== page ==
Tuesday, August 12, 2008

The Dragon's Child: A Story of Angel Island

2008. Yep, Laurence. The dragon’s child: A story of Angel Island. New York: Harper Collins.

Prolific writer, Laurence Yep and his niece, Dr. Kathleen S. Yep, are fortunate to have uncovered over 500 pages of historical documents relating to their family’s immigration records. Children are fortunate that they have chosen to share this information in The Dragon’s Child: A Story of Angel Island. The Dragon's Child, is written in the form of an interview of Yep Gim Lew, by the author, Laurence Yep. Each answer is followed by a first-person "flashback" to young Yep Gim Lew's past in 1922.


QUESTION: Did you want to go to America?

POP: Sure. I didn't have a choice. My father said I had to go. So I went.


"I had always known I would have to leave home. Our villages land was so poor that men in my clan always had to work elsewhere. My grandfather had been one of the first to cross the ocean to the Golden Mountain. Others went to different countries. For generations my clan had been like rice chaff, scattered in the wind all over the world."

The book follows Yep Gim Lew's journey from his rural village in China to San Francisco, where he will become a Guest of the Golden Mountain. Full of documented information on the difficult path to immigration faced by Chinese immigrants in the era of "Chinese exclusion" laws, this is a wonderful resource for children learning about immigration. The immigration stories of Angel Island, "The Ellis Island of the West," are markedly different from the stories of those greeted by the Statue of Liberty.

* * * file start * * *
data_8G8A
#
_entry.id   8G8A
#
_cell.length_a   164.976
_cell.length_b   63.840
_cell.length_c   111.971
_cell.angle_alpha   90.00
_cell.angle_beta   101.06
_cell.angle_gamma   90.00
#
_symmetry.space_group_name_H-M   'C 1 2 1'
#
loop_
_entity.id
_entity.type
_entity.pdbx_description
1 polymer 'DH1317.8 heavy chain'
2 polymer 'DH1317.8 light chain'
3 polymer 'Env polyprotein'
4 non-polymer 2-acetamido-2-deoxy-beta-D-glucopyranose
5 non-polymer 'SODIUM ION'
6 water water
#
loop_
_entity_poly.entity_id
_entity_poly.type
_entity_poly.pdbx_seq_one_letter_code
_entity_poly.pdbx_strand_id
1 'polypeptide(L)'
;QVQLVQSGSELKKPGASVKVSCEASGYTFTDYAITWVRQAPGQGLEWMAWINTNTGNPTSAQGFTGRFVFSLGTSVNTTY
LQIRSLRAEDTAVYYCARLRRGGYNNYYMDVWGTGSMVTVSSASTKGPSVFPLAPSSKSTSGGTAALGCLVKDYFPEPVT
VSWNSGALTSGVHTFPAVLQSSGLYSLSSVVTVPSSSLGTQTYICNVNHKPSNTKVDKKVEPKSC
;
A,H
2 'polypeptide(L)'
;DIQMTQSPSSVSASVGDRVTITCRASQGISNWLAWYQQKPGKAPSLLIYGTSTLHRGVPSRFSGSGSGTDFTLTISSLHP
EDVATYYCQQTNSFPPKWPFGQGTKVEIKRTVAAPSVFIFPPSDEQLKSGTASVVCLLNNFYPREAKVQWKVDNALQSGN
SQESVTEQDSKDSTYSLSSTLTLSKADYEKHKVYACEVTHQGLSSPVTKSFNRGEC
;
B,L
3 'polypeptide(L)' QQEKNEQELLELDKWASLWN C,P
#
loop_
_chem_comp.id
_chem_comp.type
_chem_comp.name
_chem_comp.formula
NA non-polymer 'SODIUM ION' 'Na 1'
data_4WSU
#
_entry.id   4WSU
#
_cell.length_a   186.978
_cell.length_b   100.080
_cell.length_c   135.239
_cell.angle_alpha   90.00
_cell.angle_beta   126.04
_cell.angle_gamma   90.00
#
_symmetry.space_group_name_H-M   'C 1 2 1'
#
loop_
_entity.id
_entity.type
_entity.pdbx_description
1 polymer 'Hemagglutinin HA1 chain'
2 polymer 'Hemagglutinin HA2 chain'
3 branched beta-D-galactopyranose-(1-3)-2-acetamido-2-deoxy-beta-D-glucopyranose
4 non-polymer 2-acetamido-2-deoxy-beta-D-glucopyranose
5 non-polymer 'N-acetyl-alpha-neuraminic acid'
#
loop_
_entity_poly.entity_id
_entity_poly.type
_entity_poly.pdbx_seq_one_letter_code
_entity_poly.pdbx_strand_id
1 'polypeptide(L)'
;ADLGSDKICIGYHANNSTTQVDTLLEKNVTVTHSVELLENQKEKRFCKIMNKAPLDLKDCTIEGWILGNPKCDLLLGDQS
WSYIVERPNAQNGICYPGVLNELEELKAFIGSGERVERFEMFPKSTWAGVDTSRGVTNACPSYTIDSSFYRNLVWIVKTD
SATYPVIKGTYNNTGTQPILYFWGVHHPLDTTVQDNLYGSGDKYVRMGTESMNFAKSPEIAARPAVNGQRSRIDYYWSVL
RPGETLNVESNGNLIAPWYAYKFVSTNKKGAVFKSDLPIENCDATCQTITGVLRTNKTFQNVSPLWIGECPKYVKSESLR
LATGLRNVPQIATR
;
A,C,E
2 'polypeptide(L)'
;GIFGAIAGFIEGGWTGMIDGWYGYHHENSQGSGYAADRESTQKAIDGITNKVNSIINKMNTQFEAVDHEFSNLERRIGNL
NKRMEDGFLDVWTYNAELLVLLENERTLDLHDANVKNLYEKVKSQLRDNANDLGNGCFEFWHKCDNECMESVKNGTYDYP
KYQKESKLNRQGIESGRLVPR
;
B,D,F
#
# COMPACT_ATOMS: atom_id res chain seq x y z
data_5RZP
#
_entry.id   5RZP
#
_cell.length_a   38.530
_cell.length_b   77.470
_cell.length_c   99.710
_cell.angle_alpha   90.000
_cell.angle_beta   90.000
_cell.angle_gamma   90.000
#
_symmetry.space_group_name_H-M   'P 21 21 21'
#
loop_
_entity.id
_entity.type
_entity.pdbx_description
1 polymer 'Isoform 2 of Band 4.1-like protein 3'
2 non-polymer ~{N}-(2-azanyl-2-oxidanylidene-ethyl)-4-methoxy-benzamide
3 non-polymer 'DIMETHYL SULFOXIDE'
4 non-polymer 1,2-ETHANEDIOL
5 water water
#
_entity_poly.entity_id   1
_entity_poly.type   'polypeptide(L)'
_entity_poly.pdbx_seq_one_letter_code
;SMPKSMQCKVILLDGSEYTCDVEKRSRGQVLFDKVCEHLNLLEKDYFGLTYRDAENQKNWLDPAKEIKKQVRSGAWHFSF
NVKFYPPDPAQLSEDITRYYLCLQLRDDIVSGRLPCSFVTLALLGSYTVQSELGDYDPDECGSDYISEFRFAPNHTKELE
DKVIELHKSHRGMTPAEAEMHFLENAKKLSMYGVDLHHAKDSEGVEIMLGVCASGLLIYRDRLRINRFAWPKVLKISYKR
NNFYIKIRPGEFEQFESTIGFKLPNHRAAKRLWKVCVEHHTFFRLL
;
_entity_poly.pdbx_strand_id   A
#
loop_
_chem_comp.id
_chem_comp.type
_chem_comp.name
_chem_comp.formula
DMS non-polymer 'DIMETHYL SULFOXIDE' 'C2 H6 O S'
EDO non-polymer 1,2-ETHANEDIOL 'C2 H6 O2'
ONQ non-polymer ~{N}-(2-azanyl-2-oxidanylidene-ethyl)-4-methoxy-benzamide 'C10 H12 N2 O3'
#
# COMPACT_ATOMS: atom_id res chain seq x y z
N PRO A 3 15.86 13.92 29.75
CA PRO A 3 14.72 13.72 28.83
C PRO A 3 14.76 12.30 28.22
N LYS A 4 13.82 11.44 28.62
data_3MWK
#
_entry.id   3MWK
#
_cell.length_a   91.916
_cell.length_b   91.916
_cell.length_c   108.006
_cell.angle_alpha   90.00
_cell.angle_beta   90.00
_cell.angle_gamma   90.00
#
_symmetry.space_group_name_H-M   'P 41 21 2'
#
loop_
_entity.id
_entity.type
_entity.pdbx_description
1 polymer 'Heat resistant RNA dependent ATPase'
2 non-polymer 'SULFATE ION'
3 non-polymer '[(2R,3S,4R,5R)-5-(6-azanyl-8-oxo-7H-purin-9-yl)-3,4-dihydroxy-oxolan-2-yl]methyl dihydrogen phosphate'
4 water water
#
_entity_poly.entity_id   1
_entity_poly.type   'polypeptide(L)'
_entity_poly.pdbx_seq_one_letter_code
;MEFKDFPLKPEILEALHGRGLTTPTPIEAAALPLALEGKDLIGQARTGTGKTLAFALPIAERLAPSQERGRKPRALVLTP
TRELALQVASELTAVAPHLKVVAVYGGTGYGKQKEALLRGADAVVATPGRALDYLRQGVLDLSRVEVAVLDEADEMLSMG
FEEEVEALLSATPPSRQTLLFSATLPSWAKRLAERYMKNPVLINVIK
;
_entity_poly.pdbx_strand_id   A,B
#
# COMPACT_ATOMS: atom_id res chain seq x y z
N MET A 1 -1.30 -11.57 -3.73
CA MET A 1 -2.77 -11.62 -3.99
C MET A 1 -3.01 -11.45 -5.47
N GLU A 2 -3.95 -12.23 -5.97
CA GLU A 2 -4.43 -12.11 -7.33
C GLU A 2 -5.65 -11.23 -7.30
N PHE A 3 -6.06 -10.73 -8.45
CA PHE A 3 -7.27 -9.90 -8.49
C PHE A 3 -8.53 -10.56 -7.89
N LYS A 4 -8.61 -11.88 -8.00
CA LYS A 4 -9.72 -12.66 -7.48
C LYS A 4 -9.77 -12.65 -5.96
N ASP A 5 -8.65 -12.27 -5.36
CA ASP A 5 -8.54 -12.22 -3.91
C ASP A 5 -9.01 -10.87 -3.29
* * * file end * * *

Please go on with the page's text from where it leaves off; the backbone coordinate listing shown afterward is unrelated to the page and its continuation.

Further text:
A stuttering, 10-year-old, Yep Gim Lew must make the long journey to San Francisco and study for the grueling interrogation at Angel Island as he prepares to make the transition from Chinese farm boy to grown-up, Guest of the Golden Mountain, as travelers to the American West were called. His father, Yep Lung Gon, uncomfortable as a wealthy Chinese "lord" during his visits back to China, instructs Yep Gim Lew in the ways of the west.

In addition to the novel, there is an extensive Author's Note, a chapter on Chinese Immigration , as well as period photographs, web resources, and a bibliography. At under 150 pages including extras, this book is a quick and interesting read. There are not many light-hearted moments in the story, but the voice is authentic, and the story offers a great insight into Chinese and Chinese-American culture.

Coincidentally, according to immigration documents, the author's grandfather, Yep Lung Gon arrived in San Francisco on one of his many voyages, the day after the devastating San Francisco earthquake and fire of 1906. He writes about this period in history in The Earth Dragon Awakes. (see earlier post)

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